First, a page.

At first, convoy members demanded that they enter together from Rafah to avoid dealing with the Israeli side. They also expressed their dismay over dividing aid across two different borders.
“We hoped that all the aid would go through Rafah with all of us,” Ali said, adding that all convoy members were upset at the obstacles put up by the Egyptian side after such a long journey.
But Egypt coordinates items passing through its borders with Israel and the Palestinian Authority so negotiations were required, Muhammed Shousha, governor of Sinai, told AlArabiya.net.
“The Egyptian authorities must coordinate with Palestinian Authorities and Israel regarding what passes through the borders. Everything Viva Palestina brought with it crossed into Gaza, but from two different borders according to the 2005 border regulations,” Shousha explained.
An anonymous security source in Rafah told AlArabiya.net that despite the delays, Egyptian forces have made exceptions for the convoy in efforts to ensure its success.
“Convoy members are frustrated because of the delay, but everyone must realize that if aid materials from the convoy do not cross according to regulations, this would cause further concerns for the convoy once it crosses into Gaza,” he said.
The security official added that despite the Rafah border-crossing is designated for medical supplies only, border officials allowed the convoy to bring in a red fire engine, a Bolton generator and a boat.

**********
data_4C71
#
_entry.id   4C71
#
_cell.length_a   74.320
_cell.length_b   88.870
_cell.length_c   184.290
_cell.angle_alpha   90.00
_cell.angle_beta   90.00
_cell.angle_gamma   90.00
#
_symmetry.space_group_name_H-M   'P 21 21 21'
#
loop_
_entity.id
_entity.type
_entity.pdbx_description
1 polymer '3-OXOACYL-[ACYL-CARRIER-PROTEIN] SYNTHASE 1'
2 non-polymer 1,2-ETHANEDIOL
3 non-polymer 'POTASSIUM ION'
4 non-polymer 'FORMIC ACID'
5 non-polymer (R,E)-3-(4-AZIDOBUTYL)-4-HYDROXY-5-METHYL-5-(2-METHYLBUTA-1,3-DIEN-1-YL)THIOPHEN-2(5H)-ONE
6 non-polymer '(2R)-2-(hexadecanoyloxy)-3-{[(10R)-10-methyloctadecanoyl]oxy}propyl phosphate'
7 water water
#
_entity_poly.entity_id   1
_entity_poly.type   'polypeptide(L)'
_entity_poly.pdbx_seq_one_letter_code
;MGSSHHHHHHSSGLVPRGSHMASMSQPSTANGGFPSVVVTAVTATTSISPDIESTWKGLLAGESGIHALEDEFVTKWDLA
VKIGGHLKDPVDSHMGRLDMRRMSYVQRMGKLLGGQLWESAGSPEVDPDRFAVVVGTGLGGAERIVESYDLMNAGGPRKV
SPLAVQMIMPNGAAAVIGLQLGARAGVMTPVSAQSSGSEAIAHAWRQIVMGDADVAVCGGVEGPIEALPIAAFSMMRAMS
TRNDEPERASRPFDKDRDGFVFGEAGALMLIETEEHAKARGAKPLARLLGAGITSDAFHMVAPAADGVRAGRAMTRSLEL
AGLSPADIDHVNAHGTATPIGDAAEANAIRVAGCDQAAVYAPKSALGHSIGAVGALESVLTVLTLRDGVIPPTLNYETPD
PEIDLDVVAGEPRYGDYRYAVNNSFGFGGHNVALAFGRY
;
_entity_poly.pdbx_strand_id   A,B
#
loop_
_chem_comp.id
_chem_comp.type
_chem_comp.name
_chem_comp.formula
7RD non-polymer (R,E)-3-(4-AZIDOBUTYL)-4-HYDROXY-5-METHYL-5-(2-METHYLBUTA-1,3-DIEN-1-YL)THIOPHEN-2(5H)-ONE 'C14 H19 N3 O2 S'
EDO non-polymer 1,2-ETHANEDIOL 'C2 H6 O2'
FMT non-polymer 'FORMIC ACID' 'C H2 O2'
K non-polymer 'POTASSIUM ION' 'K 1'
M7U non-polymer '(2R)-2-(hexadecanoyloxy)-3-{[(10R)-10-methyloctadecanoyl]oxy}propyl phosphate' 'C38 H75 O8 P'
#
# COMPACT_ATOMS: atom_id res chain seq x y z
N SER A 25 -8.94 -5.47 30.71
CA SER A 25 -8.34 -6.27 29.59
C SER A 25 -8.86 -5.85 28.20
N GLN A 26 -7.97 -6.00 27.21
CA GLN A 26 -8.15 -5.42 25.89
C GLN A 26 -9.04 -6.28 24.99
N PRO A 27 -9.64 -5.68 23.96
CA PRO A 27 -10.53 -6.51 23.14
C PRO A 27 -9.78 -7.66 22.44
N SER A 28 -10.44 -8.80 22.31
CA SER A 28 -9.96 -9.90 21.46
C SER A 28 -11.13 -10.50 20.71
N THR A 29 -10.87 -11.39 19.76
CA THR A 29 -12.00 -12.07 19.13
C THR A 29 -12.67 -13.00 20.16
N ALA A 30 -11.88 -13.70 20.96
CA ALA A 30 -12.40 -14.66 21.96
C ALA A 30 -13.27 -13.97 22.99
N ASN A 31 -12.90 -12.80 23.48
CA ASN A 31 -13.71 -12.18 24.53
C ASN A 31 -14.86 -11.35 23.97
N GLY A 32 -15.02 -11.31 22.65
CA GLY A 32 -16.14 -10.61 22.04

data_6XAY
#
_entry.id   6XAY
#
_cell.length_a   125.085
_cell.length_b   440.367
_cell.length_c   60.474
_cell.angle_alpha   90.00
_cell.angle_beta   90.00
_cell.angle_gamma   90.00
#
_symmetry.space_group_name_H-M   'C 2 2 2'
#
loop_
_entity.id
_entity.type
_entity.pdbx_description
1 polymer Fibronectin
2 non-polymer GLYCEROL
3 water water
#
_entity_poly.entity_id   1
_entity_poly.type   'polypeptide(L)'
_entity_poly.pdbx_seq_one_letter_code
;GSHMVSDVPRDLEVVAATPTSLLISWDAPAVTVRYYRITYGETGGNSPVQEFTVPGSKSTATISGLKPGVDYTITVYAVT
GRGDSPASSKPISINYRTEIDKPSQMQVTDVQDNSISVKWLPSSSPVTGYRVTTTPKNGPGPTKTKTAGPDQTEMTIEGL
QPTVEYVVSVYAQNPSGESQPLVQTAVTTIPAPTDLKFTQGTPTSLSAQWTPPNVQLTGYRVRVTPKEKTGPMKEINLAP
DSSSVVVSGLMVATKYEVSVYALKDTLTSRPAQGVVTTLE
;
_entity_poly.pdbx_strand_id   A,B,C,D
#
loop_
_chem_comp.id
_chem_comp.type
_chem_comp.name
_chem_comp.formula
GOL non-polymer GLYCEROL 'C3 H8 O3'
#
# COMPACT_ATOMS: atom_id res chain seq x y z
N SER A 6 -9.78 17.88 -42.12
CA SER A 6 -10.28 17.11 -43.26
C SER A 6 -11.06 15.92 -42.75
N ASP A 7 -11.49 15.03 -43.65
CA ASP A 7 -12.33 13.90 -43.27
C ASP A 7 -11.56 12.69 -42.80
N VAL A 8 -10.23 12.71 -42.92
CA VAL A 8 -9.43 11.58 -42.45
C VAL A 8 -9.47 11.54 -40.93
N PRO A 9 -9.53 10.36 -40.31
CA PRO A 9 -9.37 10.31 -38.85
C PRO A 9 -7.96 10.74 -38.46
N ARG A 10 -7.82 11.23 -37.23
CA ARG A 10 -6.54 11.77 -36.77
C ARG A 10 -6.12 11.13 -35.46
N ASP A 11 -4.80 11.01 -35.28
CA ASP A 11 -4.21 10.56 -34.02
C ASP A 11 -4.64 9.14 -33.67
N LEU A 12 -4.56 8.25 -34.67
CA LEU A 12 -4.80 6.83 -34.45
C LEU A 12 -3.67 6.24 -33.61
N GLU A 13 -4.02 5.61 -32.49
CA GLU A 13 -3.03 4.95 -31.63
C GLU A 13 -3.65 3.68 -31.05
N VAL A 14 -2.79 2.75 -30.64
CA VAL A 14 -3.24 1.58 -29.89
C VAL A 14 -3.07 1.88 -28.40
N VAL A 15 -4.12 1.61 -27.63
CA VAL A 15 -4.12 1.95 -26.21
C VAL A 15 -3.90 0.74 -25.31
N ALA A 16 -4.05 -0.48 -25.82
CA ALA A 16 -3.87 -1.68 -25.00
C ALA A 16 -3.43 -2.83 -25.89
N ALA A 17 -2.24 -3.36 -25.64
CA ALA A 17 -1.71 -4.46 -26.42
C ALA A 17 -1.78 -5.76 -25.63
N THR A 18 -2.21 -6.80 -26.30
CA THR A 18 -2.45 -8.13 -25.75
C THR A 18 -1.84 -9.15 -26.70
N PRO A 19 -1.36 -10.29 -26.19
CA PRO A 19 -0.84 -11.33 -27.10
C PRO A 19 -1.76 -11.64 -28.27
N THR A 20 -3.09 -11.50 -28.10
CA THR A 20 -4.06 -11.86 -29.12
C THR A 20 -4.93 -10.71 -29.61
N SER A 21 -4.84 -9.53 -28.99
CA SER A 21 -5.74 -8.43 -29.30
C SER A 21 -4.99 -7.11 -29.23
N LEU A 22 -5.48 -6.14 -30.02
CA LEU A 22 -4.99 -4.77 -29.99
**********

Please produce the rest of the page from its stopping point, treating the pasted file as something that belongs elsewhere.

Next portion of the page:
“Technically speaking, Egyptian authorities have their hands tied. On the one hand they want to let the convoy go through, but on the other, they cannot open the border for everything and cause security repercussions,” he added.
The convoy members were overjoyed at their long-awaited arrival, especially since it fell on such an important Muslim holiday.
“We negotiated and succeeded finally and now we are taking these useful items to the people of Gaza,” a convoy member yelled out loud from atop a vehicle as it rolled into Gaza.
Technically speaking, Egyptian authorities have their hands tied. On the one hand they want to let the convoy go through, but on the other, they cannot open the border for everything
As to what they will do after the leave Gaza, Ali said the convoy’s mission does not end after they leave Gaza.
“Delivering the aid ends after we cross Rafah border back to Egypt. But once we reach Britain, another mission begins, and that is bringing the voice of Gaza to the world” he said.
Viva Palestina is not just about providing humanitarian aid to Gaza, said Ali. The convoy is also a mission that aims to broadcast to the world the real situation on the ground in Gaza, something which western media outlets fail to cover succinctly.
“The media does not tell the story of Gaza in full. The BBC itself refused to give coverage to Viva Palestina,” he explained.
“This convoy will bring the reality on the ground in Gaza to the people of Britain. It will deliver a message to humanity about the suffering these people have gone through and still go through.”